Five different Palestinian Authority security organizations, including Force 17 and the General Intelligence, remain under the direct command of Chairman Yasser Arafat - and this can be seen as the first substantial breach of one of the important security clauses of the U.S. road map for a resolution of the Israeli-Palestinian conflict.

A complaint along these lines has been relayed to the Americans and the matter is now a central talking point between Israeli officials and U.S. representatives.

The road map explicitly stipulates that Palestinian security organizations will be combined into three services that report to the PA interior minister.

The reorganization following the appointment of Mahmoud Abbas (Abu Mazen) as PA prime minister have produced a very different arrangement. The PA security organization's seven separate mechanisms have not been reduced to three. The Interior Ministry where Mohammed Dahlan is minister for state affairs has authority over just two security organizations - the counter-intelligence apparatus and the uniformed police.

Arafat remains in charge of five different security organizations - General Intelligence, the National Security Forces, Force 17, Military Intelligence and the naval forces.

To place his five organizations under something of a new and separate command, Arafat has set up a new body, the National Security Council, in which the PA chairman's close associate and former PA interior minister Hanni al-Hassan has a central role. Clearly this is a false reorganization that is designed to leave things as they were and allow Arafat to retain separate and independent military powers, far from the watchful eye of Abu Mazen.

A number of the organizations under Arafat - Force 17, for example - have been directly involved in acts of terrorism. As far as Israel is concerned, these organizations have been terror groups for all intents and purposes, and many of Israel's reprisals have been directed against them. The redistribution will weigh heavy on Israel's security cooperation with Abu Mazen's government.

It's clear that if this reorganization received the Palestinian Legislative Council's stamp of approval, Arafat will get a special budget to maintain his security organizations, just as the organizations under Abu Mazen and Dahlan will receive budgets.

Agreements with the counter-intelligence organization will be put into question because alongside it there are Palestinian security organizations over which the PA Interior Ministry and Mohammed Dahlan will have no say, further compounding the problem when it comes to facing off against Hamas, Islamic Jihad or the Democratic Front for the Liberation of Palestine, which are armed with illegal weapons.

Abu Mazen and Dahlan will also face a tough problem in that the PA will play host to another five armies over which they have no power. Under such circumstances, Abu Mazen's chances of eradicating terror are very slim.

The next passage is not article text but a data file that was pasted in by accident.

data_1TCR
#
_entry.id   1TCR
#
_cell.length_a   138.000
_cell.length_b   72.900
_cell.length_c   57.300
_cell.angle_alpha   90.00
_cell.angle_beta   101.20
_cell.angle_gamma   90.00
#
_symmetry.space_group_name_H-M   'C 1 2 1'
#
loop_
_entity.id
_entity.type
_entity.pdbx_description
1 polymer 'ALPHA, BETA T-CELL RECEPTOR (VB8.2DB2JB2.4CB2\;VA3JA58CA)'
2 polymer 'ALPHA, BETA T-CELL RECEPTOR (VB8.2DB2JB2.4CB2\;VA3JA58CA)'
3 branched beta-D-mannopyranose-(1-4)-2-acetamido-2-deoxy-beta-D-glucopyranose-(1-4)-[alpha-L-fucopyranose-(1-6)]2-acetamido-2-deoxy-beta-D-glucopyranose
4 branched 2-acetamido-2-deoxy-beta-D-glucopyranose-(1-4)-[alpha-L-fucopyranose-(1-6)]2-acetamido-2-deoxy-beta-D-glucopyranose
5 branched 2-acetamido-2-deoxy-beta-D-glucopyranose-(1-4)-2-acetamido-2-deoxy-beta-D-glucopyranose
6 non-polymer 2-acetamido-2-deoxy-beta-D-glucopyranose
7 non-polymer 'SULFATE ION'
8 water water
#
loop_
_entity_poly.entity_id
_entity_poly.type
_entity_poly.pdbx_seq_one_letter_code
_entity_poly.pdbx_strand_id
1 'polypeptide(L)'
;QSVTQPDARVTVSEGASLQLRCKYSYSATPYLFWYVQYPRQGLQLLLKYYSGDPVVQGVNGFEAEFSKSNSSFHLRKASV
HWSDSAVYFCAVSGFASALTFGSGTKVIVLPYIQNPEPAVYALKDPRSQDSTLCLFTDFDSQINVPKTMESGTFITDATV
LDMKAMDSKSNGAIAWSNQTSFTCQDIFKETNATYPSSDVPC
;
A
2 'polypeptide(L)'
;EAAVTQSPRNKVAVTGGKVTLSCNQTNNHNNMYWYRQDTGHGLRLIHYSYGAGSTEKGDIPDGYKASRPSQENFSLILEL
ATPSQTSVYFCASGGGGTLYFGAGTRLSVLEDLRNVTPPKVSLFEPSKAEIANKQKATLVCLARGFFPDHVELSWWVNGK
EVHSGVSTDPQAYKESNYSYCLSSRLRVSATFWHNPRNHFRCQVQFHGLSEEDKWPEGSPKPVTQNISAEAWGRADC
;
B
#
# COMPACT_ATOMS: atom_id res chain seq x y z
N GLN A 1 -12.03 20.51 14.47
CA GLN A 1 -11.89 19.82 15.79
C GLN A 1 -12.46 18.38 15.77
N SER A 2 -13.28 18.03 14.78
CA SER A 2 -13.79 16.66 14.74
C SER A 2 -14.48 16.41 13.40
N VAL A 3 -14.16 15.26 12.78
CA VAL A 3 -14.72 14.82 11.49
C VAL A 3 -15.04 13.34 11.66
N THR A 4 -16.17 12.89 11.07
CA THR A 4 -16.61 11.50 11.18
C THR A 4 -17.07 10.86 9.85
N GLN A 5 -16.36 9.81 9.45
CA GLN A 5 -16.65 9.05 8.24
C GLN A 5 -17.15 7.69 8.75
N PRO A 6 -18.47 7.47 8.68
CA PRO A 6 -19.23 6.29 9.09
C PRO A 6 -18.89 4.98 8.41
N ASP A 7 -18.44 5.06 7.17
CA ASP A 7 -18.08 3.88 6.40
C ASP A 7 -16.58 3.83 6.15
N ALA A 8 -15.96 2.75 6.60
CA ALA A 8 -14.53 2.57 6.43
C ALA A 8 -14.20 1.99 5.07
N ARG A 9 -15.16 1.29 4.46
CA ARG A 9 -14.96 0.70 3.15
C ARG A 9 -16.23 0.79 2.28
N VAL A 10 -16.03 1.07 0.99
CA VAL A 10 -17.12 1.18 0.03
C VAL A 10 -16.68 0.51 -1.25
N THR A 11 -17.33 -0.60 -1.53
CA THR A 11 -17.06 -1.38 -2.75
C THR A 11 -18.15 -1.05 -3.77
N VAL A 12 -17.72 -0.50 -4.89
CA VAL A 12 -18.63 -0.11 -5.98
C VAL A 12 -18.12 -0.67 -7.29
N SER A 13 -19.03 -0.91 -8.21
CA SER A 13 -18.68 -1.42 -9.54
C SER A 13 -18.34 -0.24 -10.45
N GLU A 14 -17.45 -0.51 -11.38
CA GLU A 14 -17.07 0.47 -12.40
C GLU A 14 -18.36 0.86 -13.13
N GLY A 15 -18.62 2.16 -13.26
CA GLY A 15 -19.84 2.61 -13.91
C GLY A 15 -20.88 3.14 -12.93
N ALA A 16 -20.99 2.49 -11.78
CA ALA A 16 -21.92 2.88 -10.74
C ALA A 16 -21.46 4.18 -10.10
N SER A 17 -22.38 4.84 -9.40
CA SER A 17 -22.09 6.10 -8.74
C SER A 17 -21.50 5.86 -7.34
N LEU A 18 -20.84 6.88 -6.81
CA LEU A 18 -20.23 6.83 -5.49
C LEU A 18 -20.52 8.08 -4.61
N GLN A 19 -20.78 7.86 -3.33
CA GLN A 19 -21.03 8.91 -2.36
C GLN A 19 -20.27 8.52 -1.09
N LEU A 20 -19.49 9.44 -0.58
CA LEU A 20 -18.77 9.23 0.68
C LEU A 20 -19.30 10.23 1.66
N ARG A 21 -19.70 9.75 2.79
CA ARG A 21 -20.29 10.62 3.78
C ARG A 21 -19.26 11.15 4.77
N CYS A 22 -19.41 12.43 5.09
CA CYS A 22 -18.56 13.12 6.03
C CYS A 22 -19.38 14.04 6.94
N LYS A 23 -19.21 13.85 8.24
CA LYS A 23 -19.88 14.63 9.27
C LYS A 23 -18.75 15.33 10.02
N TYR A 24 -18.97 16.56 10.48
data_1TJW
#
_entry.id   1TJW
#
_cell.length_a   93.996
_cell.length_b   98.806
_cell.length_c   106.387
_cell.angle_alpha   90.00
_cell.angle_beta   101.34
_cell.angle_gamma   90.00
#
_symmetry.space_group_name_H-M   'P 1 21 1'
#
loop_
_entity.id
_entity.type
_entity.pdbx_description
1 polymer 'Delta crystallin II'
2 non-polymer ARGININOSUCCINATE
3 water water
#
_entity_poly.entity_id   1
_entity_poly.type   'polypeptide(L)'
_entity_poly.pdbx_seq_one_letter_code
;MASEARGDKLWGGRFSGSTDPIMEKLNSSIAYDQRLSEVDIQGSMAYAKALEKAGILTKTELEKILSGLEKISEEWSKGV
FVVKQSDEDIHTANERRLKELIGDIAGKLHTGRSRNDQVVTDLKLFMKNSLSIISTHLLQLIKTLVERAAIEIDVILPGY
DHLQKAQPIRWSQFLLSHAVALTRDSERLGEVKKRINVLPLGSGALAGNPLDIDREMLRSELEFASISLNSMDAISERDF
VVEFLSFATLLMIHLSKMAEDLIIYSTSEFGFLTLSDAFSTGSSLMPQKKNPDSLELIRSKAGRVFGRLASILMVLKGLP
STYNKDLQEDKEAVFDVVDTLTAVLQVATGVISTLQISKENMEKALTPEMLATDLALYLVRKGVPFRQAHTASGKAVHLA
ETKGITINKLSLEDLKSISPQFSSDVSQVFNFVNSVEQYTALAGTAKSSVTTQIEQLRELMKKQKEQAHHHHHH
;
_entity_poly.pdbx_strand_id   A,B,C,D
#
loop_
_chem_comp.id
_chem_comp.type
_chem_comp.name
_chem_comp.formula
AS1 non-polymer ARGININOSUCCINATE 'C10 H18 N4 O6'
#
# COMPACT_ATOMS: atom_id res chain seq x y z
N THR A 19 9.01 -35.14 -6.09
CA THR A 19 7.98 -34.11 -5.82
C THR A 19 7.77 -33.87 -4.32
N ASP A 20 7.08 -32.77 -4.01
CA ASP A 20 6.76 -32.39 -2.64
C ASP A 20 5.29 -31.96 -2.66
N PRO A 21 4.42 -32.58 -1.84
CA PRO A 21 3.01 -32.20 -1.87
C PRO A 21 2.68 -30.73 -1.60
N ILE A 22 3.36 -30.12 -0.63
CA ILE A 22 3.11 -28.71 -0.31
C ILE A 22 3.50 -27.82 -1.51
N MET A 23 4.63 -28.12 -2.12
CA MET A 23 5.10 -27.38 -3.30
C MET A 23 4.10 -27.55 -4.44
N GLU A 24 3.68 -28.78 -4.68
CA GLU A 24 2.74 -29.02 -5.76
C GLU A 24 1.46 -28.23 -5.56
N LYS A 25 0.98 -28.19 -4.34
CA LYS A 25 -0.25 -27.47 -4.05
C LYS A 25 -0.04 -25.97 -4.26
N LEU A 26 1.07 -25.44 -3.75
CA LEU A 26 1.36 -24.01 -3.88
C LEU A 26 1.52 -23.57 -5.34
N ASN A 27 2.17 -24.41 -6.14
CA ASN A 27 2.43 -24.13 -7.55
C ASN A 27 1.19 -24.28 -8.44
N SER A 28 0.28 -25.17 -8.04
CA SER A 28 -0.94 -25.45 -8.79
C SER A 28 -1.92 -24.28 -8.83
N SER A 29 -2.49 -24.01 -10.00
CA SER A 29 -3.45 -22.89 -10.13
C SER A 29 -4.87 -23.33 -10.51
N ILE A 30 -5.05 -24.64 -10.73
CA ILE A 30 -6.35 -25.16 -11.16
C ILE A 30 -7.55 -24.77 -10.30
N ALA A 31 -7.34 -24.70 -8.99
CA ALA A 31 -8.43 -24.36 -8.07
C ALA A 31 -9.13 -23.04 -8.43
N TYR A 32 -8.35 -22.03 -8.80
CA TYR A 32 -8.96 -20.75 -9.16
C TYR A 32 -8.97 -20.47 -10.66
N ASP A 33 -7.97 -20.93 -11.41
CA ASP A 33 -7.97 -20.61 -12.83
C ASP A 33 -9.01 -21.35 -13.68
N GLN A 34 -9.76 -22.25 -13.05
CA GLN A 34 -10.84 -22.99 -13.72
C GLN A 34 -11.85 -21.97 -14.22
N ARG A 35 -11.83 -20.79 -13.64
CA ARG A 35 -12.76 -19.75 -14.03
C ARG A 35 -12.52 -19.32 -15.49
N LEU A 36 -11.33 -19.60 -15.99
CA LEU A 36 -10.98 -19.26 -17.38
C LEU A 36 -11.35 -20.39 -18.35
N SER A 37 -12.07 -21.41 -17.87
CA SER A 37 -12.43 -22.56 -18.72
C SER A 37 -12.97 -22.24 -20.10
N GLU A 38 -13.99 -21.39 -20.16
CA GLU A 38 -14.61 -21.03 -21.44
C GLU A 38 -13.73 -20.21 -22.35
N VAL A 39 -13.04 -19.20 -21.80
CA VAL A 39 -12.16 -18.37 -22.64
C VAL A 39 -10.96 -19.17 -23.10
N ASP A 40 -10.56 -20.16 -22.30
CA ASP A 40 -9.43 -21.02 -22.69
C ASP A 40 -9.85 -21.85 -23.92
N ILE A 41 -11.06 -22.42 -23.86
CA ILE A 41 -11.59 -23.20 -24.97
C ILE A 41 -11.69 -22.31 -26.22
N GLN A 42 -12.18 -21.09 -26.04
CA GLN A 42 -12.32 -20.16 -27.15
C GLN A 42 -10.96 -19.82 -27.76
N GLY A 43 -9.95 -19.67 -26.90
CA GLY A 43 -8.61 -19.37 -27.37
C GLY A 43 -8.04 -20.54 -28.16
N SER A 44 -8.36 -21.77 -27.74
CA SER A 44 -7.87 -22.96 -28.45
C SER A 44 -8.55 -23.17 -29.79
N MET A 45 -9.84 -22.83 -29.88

This is a negative outcome the Americans wished to avoid, and they persuaded their partners to the road map to insist on a reduction in the number of security organizations and to bring them all under a single entity convinced of the need to eradicate terror.

The situation poses a very tough problem for Israel and the Americans. One way to tackle it would be to resort to the old system adopted in the wake of the Oslo accords, when the approach was to disregard various violations and take solace in the fact that progress in general was being made in implementing the agreements. The Americans supported this approach and did not make a fuss about the incitement, the arms smuggling or the establishment of illegal settlement outposts.

In retrospect, this approach was clearly a big mistake that constituted one of the principal causes for further violations and the failure of the Oslo accords. Clearly, if they return to the old approach of lying to themselves, the Americans will not have the moral authority to argue that Israel is not, for example, dismantling outposts that were established in the territories after March 2001.

Another way of tackling the problem is to insist on the fulfillment of the details of the road map immediately at its outset - particularly with regard to a one-time move such as a reduction in the number of security organizations and their placing under the authority of the Interior Ministry. This would be in contrast with, for example, an ongoing process such as rounding up of illegal weapons or the indictment of individuals involved in acts of terror.

If concessions are made to one side in any particular field, the other side will surely come out with similar claims when approached with a demand to uphold its part of the understandings.